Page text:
Trampoline is one of the three disciplines in the sport of gymnastics. The others are artistic gymnastics and rhythmic gymnastics. With athletes springing to heights of up to 8m, trampoline is among the Games' most enthralling spectacles.
Tokyo 2020 competition animation "One Minute, One Sport"
We will show you the rules and highlights of trampoline in one minute. Whether you are familiar with trampoline or want to know more about it, "One Minute, One Sport" explains the sport and how it works. Watch the video below.
Trampoline gymnasts perform a series of short routines containing a variety of twists, bounces and somersaults. Precise technique and perfect body control are vital for success, with judges delivering marks for difficulty, execution, flight time and horizontal displacement.
In 1934, an American gymnast named George Nissen was inspired by watching circus acrobats fall onto flexible safety nets and use the rebound to perform acrobatic skills. He constructed the first prototype trampoline from canvas and rubber used for inner tubes. Nissen named his device after ‘trampolin’, the Spanish word for springboard.
The trampoline itself consists of a rectangular ‘bed’ made from a woven synthetic fabric and measuring 4.28m x 2.14m. The bed is attached to a frame with steel springs so that its recoil action propels performers high into the air.
Initially used as a training tool for astronauts, pilots and other sports, the trampoline grew in popularity to such an extent that the first ever World Championships were held in London in 1964. The discipline was added to the Olympic programme at Sydney 2000 and features men's and women's individual competitions.
Olympic qualification is based on results achieved at the World Championships in the year preceding the Games and the Olympic test event. In total, 16 men and 16 women take part.
- Individual competition (Men/Women)
Essence of the sport
A blend of athleticism and accuracy
In Olympic Trampoline, athletes perform two routines, one compulsory and one voluntary, in a qualification round. Each routine consists of ten skills. In the compulsory routine, athletes perform eight skills that are judged only on execution and two skills — chosen by the gymnast — that are evaluated on both execution and difficulty. Since Rio 2016, the code of points has been changed and the "Horizontal Displacement" score has been introduced.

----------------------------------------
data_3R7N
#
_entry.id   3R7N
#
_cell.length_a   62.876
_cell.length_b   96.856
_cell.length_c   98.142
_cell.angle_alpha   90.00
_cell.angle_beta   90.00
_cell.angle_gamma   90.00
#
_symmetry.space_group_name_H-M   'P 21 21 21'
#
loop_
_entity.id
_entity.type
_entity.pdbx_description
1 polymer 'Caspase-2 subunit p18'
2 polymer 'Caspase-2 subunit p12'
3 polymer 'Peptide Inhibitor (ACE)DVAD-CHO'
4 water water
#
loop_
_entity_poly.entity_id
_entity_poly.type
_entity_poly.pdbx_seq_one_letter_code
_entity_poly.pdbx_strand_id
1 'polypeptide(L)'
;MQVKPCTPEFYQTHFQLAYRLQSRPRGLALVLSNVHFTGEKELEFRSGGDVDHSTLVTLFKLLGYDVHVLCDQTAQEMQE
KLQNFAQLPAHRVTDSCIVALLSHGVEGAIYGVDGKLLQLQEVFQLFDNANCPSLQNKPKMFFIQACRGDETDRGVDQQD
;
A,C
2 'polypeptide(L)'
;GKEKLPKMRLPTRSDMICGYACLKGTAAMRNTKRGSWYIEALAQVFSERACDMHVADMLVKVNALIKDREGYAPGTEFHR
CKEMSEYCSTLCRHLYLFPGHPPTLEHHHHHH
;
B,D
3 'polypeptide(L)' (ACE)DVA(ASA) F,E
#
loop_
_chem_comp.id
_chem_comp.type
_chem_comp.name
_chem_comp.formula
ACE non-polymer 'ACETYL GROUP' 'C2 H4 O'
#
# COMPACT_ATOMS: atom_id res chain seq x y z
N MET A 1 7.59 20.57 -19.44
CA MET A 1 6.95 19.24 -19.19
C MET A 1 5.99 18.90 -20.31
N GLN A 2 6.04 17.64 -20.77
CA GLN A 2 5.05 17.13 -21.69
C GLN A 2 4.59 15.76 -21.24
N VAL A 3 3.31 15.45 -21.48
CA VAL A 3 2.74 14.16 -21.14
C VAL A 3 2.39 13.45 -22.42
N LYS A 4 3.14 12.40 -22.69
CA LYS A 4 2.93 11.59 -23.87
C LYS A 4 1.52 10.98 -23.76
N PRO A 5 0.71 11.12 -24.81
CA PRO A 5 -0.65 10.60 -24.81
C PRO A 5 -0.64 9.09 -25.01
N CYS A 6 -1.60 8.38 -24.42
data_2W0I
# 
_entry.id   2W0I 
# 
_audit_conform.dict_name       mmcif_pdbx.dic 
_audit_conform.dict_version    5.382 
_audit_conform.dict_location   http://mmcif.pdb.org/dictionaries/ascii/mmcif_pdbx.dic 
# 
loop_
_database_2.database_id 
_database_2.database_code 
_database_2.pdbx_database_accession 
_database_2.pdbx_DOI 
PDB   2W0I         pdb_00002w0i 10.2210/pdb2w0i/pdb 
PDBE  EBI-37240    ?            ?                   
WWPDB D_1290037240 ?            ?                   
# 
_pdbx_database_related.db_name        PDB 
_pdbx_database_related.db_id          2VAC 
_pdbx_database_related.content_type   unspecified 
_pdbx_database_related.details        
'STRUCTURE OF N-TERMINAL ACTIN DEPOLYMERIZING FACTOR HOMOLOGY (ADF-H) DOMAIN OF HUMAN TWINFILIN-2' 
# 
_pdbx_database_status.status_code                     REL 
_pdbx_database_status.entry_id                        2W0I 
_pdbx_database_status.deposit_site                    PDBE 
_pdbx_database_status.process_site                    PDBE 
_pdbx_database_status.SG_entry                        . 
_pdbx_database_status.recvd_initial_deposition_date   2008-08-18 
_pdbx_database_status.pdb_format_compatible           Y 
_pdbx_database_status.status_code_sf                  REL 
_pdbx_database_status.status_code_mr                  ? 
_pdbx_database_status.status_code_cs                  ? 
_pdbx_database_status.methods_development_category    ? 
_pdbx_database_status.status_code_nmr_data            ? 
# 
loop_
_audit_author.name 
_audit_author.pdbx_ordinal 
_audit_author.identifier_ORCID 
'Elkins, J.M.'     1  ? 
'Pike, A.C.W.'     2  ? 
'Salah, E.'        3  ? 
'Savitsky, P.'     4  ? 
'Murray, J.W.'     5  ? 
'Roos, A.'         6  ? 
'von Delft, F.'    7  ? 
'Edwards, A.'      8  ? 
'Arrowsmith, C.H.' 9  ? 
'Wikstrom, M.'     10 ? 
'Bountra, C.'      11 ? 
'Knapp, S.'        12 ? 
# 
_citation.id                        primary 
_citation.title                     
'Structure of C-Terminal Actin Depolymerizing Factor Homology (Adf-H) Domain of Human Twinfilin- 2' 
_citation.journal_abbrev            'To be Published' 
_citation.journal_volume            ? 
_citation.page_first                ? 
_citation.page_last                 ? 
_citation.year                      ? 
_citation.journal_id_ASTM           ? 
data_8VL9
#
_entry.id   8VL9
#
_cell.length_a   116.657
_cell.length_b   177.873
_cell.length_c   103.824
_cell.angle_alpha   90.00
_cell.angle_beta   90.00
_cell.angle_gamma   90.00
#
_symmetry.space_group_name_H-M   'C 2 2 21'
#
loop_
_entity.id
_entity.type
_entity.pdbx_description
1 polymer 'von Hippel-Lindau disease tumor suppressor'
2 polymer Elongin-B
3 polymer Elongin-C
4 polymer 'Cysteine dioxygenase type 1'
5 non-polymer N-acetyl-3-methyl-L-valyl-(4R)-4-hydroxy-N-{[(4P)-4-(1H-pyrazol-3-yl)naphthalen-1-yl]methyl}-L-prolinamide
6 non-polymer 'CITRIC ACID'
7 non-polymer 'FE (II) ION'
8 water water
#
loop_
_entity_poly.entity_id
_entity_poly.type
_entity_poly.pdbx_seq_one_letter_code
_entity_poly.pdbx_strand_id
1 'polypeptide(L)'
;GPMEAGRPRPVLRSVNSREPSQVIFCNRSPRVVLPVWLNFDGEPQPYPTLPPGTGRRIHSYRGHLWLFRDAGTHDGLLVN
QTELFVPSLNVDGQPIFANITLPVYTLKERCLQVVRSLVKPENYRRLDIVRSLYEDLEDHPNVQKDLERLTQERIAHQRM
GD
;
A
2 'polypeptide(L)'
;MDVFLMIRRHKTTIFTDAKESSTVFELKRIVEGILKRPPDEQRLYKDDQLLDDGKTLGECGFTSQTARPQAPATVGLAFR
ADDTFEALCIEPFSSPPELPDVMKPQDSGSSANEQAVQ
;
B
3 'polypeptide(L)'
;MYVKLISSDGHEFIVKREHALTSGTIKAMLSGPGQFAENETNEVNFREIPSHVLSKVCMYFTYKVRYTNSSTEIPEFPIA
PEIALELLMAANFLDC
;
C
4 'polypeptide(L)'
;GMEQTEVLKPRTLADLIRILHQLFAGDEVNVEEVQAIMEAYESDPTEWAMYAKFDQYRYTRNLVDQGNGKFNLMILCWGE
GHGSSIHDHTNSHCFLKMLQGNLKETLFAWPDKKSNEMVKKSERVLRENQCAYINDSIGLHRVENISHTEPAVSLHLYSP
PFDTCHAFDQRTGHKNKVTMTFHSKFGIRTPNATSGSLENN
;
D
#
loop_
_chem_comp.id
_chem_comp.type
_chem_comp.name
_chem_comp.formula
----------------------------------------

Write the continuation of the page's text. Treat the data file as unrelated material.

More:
In the voluntary routine all ten skills are judged on both execution and difficulty. A third component of the total score is ‘time of flight’, which is a measure of actual time spent in the air. This is added to the difficulty and execution scores for both routines.
The eight highest-scoring competitors advance to the final. Scores from the qualifying round do not carry over to the final, which consists of only a voluntary routine marked on difficulty, execution and time of flight. Although the athletes with the lowest scores in qualifying perform first, they still have every chance of achieving victory.
There are three basic airborne positions for jumps and somersaults: the tuck, the pike and the layout or straight. Performers add rotations and twists to earn a higher difficulty score. Look out for dynamic leaps several metres above the bed, combined with the skill and precision to land consistently in a central area of the trampoline called the jumping zone. A red cross on the bed serves as a visual guide and enables the athletes to make corrections to their body position.
Outlook for the Tokyo 2020 Games
Reaching the heights of success
The first two Olympic champions were the Russian athletes Alexander Moskalenko and Irina Karavaeva, who won the men's and women's gold medals respectively at Sydney 2000.
The People's Republic of China and Canada have proved to be the most dominant nations in the five editions of the Games in which trampoline has featured. The People's Republic of China have won 10 of the 18 medals available at the past three Olympic Games.
China's Dong Dong won the bronze medal in men's Trampoline at Beijing 2008 before going on to take gold at London 2012 and silver in the Rio 2016 competition — the last of these being won by Uladzislau Hancharou from Belarus.
In the women's event, Canada's Rosie MacLennan won back-to-back gold medals at London 2012 and Rio 2016. She is the first Canadian in an individual sport at the Summer Olympic Games and the first trampolinist, male or female, to defend her Olympic title.
At Tokyo 2020, which athletes will best combine perfect form, daring moves and superior flight time to stand on top of the podium?
Jumps are measured using a sensor.
The device is installed underneath the trampoline to record the length of time between contacts with the trampoline bed. Therefore the athlete can be scored on how long he or she spends in the air.